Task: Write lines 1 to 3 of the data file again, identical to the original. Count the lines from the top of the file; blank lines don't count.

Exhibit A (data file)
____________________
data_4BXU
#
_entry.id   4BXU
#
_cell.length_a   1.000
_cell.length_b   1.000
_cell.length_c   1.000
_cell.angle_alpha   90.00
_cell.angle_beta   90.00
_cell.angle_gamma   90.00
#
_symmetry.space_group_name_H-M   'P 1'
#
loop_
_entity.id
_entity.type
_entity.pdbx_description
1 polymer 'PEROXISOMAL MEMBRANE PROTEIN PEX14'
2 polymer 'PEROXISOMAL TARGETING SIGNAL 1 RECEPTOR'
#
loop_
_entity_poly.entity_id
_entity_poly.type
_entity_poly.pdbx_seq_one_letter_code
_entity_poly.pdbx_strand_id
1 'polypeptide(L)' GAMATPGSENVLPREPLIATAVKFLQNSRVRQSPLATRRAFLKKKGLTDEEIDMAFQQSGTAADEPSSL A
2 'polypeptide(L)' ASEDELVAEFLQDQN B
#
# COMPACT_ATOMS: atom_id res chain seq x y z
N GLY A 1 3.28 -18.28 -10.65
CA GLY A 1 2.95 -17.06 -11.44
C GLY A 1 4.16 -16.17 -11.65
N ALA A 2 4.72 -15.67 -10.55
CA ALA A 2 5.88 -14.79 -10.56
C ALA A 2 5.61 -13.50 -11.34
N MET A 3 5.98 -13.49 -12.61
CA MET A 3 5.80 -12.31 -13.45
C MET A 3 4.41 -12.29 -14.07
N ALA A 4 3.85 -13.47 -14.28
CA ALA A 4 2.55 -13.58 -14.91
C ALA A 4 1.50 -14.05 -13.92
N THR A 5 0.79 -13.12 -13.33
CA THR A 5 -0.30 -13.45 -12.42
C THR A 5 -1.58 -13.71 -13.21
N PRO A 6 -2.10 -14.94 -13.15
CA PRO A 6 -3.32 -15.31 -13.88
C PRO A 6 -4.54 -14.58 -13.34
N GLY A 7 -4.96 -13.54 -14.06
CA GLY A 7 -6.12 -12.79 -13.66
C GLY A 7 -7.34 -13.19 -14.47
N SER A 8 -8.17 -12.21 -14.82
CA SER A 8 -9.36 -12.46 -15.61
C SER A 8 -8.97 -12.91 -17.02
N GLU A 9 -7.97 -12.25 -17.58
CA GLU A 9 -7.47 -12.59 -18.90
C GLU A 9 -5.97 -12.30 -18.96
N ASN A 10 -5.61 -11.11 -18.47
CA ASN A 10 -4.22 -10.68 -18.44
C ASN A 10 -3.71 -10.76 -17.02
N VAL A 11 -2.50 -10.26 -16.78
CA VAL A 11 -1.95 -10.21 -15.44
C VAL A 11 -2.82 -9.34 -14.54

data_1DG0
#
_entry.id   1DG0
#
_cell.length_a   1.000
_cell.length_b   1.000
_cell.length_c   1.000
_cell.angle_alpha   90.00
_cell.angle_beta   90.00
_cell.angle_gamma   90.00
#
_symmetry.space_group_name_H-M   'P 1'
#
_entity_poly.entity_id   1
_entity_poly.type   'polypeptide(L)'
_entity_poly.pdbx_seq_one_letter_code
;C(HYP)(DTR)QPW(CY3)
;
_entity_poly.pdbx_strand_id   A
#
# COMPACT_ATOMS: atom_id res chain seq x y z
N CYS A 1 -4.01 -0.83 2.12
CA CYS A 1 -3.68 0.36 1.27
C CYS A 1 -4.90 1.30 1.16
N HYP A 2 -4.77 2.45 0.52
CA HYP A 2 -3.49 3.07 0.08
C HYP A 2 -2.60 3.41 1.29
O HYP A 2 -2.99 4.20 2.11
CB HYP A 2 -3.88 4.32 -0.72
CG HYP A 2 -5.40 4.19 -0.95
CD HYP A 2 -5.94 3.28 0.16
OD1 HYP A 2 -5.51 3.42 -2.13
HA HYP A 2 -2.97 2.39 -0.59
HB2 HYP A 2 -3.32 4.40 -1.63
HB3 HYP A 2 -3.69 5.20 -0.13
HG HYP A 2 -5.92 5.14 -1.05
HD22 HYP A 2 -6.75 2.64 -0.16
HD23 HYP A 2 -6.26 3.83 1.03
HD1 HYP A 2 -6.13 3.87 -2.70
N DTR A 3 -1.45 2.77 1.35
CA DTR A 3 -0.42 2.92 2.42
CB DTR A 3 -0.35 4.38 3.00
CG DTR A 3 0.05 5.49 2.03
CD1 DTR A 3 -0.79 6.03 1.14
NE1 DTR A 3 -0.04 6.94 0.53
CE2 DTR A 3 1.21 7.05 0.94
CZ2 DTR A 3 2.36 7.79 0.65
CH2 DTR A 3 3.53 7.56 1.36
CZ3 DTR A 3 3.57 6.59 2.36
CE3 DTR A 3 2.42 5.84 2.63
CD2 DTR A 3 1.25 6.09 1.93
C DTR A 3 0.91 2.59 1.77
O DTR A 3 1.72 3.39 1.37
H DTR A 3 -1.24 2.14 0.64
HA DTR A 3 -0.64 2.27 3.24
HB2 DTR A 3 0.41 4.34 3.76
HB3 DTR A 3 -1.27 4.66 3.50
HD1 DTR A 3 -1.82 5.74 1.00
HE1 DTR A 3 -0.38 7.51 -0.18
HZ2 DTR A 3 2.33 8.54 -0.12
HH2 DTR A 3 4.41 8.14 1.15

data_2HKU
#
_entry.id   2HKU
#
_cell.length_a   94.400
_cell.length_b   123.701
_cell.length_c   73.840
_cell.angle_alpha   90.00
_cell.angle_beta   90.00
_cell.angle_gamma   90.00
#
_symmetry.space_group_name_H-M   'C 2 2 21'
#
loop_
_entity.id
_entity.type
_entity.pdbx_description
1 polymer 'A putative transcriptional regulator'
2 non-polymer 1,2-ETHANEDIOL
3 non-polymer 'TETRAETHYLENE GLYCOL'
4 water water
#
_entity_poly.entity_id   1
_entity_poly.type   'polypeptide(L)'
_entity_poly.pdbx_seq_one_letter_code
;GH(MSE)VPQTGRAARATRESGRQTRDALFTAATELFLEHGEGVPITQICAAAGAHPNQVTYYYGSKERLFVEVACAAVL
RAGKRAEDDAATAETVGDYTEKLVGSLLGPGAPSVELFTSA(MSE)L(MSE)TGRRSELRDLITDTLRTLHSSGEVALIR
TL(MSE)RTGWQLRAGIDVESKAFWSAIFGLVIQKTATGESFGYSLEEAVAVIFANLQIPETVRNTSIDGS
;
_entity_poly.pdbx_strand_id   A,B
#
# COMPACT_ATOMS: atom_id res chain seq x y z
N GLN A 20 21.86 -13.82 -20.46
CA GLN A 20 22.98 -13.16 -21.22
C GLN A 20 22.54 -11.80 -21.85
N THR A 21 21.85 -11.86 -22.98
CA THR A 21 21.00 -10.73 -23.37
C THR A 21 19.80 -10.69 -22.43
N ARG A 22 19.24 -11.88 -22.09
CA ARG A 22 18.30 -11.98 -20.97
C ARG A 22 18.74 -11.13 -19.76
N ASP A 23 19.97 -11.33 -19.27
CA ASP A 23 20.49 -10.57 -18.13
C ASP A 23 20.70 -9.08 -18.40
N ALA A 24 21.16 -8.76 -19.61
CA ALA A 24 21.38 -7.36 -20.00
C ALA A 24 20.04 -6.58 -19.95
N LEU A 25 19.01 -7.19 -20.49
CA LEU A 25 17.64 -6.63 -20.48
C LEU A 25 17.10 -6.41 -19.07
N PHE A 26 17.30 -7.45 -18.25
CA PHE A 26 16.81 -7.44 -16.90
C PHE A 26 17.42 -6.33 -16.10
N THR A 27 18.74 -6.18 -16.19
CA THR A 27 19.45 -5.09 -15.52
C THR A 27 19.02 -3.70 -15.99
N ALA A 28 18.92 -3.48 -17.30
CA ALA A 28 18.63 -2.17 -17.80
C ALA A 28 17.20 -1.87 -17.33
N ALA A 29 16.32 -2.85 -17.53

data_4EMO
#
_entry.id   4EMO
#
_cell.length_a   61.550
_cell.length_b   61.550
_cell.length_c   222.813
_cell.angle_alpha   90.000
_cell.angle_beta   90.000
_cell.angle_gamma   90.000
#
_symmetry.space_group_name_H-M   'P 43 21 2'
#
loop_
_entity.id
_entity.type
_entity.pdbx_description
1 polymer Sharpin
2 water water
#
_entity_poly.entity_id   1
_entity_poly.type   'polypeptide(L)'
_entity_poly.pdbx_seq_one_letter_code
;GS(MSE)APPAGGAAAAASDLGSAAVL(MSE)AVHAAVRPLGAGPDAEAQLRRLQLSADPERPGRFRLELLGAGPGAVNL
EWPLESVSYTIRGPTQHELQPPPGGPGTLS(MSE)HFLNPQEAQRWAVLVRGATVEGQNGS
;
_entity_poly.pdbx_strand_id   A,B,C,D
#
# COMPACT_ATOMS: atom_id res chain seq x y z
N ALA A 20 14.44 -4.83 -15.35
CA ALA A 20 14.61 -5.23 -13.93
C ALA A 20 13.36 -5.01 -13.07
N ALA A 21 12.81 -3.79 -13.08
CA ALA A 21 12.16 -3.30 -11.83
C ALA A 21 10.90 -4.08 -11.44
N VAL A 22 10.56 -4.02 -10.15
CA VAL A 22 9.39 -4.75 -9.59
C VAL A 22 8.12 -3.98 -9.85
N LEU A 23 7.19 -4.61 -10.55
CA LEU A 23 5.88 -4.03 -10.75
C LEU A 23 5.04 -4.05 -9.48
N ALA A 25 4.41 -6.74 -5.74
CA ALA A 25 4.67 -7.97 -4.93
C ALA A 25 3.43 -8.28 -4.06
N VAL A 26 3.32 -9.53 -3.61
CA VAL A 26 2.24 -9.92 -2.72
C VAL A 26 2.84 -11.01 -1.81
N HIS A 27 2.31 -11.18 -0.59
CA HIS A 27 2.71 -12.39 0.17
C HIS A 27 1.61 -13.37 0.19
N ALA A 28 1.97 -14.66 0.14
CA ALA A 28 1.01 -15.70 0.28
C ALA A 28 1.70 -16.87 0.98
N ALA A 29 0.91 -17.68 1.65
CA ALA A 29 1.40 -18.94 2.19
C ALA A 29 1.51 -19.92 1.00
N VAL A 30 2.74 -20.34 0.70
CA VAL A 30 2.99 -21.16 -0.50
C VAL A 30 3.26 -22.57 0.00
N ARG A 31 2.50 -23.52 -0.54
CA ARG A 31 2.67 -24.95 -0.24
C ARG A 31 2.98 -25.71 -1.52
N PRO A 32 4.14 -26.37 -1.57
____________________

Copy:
data_4BXU
#
_entry.id   4BXU